Pitt Still On The Mend From Saturday's Loss

Were the deficiencies of the St. John's loss a coincidence, or are they part of recurring problems the Panthers have had in other games that they weren't able to overcome this time?

Saturday's loss to St. John's was just the third of the season for Pitt. It's rare for Pitt to lose, not just in this season, but overall in the last decade. While St. John's deserves all the credit in the world for holding off Pitt in a game that saw several different lead changes, some of the things Pitt has done in recent games may have been opened up.

After starting off the first seven games of Big East play scoring at least 70 points a game, Pitt has reached 70 points just twice (vs. Cincinnati, vs. USF). This seven-game stretch started with a loss at home to Notre Dame, where the Irish slowed down the tempo, limiting Pitt to the number of shots. It may just be coincidence, but since that loss to Notre Dame, the number of shots over this latest seven-game stretch, differs from the first half of the Big East season. Pitt only had 18 field goals that night. Worse yet, they had 45 field goals overall, shooting 40 percent.

In the first seven Big East games, Pitt shot a collective 189-for-385 (49.1%). In the last seven games, Pitt has shot 146-of-342 (42.6%). Yeah, the shooting percentage is less than the first seven games, but the amount of shots is dramatically different. Pitt has taken a total of 41 less shots over the course of seven games—almost the total of one game. Jamie Dixon always talks about shot selection, and he has a proven system of getting his players to execute and take the right shots. It might look like his team is playing it more conservatively over the last seven games, and there might be some thought that by taking fewer shots, you cut down the risk of missing shots. Pitt's numbers prove the opposite, and the players have bought into it. They believe they need to take more shots to get back to their ways of lighting up the scoreboard as they did in the first part of the Big East season.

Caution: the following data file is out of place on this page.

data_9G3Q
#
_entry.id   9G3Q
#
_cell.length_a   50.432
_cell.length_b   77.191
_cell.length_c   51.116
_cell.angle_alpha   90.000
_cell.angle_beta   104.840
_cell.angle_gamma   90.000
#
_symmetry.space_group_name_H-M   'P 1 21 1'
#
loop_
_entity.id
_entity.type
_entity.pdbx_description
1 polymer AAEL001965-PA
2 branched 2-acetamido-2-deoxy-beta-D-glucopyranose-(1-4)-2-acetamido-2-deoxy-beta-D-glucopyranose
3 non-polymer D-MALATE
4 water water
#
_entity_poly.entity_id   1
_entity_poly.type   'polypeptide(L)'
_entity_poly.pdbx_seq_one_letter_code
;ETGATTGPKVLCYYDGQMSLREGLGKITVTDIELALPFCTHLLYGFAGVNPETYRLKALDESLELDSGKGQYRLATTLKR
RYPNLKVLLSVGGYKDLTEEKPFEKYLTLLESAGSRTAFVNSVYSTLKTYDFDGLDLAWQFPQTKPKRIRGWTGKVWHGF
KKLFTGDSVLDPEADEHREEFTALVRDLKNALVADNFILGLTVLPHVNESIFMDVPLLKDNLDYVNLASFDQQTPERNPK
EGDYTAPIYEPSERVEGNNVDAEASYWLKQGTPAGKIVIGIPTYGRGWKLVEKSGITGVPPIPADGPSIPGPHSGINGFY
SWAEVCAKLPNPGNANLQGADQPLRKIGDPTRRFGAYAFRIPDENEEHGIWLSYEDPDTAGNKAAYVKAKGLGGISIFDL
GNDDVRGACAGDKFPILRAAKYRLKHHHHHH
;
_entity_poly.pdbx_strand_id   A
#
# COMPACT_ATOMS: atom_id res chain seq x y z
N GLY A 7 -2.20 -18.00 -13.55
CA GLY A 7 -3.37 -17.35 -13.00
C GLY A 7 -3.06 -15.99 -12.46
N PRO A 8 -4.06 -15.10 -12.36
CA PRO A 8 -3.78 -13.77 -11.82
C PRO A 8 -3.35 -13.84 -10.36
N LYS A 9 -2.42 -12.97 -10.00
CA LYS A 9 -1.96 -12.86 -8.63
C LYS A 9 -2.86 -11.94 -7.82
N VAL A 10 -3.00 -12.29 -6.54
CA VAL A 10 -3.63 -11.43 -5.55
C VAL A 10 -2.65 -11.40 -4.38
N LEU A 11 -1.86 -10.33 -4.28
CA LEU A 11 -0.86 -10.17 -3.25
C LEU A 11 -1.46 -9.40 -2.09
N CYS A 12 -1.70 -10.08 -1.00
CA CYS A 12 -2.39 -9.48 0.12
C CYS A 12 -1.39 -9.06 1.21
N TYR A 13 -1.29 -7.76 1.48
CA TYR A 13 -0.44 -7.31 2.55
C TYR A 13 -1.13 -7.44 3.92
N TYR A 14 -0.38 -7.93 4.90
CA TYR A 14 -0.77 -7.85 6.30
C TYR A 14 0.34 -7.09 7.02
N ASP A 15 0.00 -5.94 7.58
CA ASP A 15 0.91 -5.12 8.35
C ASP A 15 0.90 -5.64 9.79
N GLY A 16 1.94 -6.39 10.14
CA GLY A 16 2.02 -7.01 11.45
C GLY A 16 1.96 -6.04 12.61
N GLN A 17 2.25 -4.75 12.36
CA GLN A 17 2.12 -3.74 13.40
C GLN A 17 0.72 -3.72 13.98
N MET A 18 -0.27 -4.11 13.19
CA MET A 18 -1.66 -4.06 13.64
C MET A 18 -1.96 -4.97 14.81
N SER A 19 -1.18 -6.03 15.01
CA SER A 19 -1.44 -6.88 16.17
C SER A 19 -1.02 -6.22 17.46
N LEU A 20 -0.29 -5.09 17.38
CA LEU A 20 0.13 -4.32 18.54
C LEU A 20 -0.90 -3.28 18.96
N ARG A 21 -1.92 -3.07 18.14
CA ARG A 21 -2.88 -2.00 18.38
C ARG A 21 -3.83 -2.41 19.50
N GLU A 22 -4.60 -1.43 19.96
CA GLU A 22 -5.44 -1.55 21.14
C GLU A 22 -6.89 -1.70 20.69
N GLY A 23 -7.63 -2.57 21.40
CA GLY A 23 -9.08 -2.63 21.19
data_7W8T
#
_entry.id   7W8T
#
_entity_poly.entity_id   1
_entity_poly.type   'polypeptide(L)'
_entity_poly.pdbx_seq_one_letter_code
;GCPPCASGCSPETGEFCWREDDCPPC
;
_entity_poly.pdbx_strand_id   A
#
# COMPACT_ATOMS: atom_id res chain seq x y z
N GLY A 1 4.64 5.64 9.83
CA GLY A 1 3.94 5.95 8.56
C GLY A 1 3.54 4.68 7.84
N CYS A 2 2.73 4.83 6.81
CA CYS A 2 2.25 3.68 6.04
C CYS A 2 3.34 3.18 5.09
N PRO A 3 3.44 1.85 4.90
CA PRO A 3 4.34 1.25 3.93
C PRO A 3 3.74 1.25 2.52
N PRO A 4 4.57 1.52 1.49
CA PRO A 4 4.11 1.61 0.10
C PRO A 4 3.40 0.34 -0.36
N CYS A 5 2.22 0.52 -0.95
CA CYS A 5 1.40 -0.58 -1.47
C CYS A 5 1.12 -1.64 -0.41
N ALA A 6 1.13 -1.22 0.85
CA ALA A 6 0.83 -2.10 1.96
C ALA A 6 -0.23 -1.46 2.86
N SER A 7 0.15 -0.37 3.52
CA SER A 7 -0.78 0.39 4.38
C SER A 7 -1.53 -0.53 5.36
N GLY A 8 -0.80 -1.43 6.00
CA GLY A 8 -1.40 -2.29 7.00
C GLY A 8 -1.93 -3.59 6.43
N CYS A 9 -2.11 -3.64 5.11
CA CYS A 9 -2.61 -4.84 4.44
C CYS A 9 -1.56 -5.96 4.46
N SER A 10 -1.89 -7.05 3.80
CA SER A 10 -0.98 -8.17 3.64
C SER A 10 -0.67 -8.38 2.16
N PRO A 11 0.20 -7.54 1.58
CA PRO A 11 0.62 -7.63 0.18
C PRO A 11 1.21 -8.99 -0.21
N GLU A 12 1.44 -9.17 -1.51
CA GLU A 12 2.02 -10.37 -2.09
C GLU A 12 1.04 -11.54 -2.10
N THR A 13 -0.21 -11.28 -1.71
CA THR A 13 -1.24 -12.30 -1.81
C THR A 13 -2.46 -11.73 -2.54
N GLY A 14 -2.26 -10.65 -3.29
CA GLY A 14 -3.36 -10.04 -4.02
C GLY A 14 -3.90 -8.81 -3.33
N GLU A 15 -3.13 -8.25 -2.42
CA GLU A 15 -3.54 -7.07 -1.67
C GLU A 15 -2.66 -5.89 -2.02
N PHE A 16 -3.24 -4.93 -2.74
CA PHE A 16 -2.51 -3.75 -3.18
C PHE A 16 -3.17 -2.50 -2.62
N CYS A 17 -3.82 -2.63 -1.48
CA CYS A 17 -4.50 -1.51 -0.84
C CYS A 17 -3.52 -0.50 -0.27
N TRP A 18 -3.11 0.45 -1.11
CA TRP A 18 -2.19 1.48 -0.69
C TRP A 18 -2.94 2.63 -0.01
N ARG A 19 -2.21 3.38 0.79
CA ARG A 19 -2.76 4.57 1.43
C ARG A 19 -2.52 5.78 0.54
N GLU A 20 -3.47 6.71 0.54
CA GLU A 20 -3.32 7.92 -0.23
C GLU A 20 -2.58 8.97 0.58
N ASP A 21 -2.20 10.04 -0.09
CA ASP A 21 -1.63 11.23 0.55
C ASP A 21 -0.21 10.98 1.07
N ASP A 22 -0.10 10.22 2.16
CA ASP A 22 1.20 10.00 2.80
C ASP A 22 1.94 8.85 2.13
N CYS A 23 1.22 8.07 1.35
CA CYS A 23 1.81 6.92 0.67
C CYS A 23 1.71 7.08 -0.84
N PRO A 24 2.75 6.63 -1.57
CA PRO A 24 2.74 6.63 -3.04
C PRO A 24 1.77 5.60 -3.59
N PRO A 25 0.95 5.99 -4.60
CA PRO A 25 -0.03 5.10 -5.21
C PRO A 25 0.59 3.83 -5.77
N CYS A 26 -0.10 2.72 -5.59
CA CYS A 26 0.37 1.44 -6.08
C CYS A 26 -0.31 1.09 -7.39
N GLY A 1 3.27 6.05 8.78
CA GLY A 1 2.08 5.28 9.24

"We just haven't been hitting shots," guard Travon Woodall said. "We've played a lot of games, and I think guys just haven't been hitting shots. Maybe we'll get back to what we were doing before, but right now we haven't been hitting shots. We just have to get back to that."

Another problem—one that seems it's been overcome at other times this season—is the balance in scoring. Ashton Gibbs returned after sitting out three games with an MCL injury, leading Pitt with 26 points on Saturday. It was certainly welcome to see Gibbs back with such authority, but the next closest scorer in the Pitt lineup was Gary McGhee with seven points. Brad Wanamaker and Gilbert Brown were held without a field goal in the first half. Wanamaker shot just 2-of-7 from the field, Brown just 1-of-5 for the game. It's not the first time the Pitt team has seen such a trend, yet in some other games, they were able to overcome somebody having an off-night.

- Brown shot just 2-of-8 from the field in the Big East opener against UConn, as Gibbs finished with 21 points, followed by Wanamaker with 14.

- When Gibbs was held to nine points in the very next game, it was Brown stepping up by going 7-of-8 for to lead Pitt with 19 points in a win over Providence.

- Gibbs, Wanamaker and Brown combine to go 9-for-27 (33.3%), yet Pitt still wins by 21 over Seton Hall.